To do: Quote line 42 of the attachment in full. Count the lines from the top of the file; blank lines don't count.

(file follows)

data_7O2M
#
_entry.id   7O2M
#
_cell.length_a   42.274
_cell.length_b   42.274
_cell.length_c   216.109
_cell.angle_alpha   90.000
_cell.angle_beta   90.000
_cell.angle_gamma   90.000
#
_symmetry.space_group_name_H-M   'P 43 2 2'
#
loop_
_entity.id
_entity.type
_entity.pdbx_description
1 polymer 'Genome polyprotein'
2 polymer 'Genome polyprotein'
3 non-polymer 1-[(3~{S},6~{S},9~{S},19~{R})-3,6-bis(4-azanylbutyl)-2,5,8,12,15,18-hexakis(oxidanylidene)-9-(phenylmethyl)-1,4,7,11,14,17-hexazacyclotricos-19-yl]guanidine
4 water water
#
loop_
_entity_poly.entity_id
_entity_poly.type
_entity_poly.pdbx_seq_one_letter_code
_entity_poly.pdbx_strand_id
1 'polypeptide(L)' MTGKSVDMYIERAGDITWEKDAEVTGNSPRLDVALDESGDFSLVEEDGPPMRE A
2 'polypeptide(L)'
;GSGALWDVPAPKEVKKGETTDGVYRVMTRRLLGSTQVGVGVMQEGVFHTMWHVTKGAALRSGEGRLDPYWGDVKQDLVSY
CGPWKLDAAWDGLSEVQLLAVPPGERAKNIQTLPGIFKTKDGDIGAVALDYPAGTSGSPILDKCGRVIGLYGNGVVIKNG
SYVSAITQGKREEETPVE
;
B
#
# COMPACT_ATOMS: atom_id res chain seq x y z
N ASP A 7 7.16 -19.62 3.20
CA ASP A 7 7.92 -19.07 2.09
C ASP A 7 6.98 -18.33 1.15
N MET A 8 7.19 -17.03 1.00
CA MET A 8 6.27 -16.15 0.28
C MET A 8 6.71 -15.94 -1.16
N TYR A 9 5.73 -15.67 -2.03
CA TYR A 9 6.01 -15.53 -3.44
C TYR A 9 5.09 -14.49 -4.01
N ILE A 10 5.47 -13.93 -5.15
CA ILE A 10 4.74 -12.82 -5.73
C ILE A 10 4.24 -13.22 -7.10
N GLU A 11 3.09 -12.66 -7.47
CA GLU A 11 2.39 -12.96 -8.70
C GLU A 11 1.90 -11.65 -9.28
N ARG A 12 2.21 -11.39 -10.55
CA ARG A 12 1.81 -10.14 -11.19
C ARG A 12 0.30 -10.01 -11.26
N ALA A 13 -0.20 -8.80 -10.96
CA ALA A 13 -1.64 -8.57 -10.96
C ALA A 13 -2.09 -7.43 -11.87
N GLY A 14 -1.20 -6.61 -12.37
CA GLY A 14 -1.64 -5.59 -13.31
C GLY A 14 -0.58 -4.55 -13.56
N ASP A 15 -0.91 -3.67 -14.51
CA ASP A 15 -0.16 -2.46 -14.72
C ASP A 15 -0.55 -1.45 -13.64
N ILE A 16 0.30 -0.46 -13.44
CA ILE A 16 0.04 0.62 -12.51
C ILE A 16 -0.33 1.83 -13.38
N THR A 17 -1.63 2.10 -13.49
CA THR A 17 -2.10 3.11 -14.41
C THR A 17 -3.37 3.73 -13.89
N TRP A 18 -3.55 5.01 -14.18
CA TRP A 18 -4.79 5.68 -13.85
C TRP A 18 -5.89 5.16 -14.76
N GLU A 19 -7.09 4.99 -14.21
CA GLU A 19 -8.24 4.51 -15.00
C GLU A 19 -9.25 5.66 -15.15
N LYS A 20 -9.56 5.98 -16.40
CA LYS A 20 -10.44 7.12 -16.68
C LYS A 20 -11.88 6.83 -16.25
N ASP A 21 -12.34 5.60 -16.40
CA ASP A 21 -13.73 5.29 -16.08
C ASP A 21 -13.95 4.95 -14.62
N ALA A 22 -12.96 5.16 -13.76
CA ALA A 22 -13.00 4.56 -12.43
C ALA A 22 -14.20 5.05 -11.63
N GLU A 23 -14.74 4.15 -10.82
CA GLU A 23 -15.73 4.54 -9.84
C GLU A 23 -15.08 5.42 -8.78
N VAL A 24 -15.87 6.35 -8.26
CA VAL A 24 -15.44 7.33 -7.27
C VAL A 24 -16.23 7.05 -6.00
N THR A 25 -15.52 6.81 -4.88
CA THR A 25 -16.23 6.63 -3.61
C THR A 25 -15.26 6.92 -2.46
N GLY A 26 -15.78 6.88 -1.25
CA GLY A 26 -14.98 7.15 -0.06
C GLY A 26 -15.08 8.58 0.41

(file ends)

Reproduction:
C MET A 8 6.71 -15.94 -1.16